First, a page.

Running has many, many benefits for those who do it routinely. That said, there are some risks to running as well. Read on to learn four of these risks.
When people think of running, one significant source of discomfort is the dreaded feeling of shin splints. These develop because of ligament and muscle strain in the legs due to poor form, running too many miles, or wearing the wrong shoes, and they’re hard to alleviate immediately. While most people know about shin splints, there are several more risks to consider before committing to running routinely. For those who are curious, here are four common risks associated with running.
First, blisters are incredibly easy to obtain when you start to run, and they necessitate careful planning to avoid. Don’t start running too many miles too quickly, or the sudden increase in friction on your feet will surely produce painful blisters.
Instead, ramp up slowly, and prepare your feet accordingly. Run with shoes that fit well without being too tight—both looseness and tightness can increase the friction your feet experience. Otherwise, use moisture-wicking, synthetic-based socks so you don’t trap moisture near your feet and cause the friction your feet experience to do excessive damage.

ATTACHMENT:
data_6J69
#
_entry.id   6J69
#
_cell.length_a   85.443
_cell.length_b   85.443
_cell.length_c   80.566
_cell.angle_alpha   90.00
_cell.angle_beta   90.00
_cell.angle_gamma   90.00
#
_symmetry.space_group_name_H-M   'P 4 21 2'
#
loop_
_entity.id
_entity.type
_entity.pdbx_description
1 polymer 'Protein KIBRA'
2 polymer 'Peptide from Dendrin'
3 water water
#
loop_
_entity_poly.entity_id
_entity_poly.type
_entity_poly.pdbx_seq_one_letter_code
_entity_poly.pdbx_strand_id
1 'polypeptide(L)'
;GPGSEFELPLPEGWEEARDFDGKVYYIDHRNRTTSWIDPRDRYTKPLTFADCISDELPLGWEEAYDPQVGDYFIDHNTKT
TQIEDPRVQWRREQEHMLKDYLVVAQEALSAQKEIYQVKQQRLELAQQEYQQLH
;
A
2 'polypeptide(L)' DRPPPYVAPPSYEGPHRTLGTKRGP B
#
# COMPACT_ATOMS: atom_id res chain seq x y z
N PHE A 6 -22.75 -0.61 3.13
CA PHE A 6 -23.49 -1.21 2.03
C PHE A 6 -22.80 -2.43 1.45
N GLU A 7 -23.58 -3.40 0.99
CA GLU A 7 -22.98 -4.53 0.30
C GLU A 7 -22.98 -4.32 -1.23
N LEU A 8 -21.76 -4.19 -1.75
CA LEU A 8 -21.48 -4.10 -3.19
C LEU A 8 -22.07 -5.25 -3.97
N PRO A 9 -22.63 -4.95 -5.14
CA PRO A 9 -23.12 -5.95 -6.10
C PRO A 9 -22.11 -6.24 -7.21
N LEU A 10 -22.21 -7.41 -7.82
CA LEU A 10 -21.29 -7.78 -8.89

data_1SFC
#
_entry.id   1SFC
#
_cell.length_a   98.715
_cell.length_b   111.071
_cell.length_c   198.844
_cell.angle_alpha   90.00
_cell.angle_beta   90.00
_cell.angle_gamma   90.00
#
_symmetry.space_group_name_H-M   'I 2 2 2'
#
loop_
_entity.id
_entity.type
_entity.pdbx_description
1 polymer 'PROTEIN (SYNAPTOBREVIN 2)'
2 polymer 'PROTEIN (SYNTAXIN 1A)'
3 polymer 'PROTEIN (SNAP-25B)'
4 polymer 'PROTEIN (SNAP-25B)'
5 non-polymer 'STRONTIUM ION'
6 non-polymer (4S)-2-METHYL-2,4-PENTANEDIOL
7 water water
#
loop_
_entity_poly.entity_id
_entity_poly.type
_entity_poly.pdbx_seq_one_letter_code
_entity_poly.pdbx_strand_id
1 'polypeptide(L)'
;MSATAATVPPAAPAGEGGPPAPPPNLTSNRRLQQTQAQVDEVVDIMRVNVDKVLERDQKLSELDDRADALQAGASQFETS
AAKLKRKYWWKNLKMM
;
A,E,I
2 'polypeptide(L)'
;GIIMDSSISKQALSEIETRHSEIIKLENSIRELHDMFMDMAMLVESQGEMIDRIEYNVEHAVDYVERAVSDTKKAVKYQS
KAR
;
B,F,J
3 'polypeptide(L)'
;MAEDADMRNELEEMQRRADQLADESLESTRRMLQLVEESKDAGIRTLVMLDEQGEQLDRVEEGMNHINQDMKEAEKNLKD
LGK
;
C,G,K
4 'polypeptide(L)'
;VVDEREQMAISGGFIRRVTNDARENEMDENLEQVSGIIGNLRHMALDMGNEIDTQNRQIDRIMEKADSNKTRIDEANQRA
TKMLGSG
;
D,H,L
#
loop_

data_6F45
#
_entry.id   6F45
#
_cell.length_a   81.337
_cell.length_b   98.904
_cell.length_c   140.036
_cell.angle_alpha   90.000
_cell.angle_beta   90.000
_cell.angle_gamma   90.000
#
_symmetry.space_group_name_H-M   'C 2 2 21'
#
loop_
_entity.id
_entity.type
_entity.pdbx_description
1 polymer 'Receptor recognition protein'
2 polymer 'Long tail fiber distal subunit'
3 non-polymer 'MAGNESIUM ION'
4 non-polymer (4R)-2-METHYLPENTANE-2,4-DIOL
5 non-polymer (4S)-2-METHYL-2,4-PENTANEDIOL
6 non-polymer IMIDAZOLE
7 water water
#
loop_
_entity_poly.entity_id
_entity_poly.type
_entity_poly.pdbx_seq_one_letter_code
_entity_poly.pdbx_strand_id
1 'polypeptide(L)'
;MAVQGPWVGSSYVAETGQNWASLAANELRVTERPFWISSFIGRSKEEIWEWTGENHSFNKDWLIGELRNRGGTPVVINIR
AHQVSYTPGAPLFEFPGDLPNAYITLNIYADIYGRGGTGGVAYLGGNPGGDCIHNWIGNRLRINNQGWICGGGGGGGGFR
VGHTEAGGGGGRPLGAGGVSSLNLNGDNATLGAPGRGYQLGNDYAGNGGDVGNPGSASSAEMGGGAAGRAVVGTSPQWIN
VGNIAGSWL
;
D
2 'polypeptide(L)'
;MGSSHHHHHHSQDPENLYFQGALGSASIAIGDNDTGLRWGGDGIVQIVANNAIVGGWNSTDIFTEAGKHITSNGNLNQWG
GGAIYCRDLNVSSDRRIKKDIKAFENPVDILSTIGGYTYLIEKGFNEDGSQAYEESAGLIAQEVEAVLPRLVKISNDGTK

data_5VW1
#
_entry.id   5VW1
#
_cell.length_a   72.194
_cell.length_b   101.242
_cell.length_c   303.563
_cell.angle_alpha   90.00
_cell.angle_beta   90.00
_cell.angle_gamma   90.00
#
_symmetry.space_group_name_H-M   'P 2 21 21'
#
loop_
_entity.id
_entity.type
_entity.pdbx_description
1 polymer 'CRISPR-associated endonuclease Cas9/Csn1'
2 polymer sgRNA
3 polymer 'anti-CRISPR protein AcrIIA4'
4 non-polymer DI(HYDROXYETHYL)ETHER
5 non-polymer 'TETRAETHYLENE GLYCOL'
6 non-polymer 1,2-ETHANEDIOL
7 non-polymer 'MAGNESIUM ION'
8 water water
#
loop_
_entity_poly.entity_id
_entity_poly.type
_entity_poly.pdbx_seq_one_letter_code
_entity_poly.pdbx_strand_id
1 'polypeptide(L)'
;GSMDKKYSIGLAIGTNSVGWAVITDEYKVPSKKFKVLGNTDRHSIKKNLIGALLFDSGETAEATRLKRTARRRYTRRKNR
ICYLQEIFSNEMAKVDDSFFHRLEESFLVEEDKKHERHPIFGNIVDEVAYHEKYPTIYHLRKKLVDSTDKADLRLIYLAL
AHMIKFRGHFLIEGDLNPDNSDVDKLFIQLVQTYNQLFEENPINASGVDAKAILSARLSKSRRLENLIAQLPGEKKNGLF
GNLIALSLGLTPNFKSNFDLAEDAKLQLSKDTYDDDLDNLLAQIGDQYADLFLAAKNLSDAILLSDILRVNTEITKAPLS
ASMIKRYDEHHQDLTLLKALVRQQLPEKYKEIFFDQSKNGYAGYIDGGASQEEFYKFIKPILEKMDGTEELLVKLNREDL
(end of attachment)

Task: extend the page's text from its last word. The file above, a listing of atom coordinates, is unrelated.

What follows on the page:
While not directly related to running, sunburn is a definite hazard. Prolonged exposure to the sun without some barrier between your skin and ultraviolet rays contributes to potential skin cancer later on in life. Guard your skin with moderate-to-high SPF sunscreen, and limit your running sessions on sunny days.
Another common risk associated with running is an increase in joint pain. This is particularly true for those with existing joint maladies as well as obese individuals. Because running does place more-than-typical strain on joints with every step, it’s important to assess whether you should run with either of these conditions. Talk to your doctor to obtain a professional opinion. If you do run, you may need to limit your mileage carefully.
Also, due to increased bodily stress as you run, incontinence issues are more likely when you run. This is especially true for women. Urinary issues while running are embarrassing, but thankfully, there are several helpful ways to manage these incontinence problems. Overall, incontinence symptoms have a higher chance of diminishing than an issue such as chronic joint pain.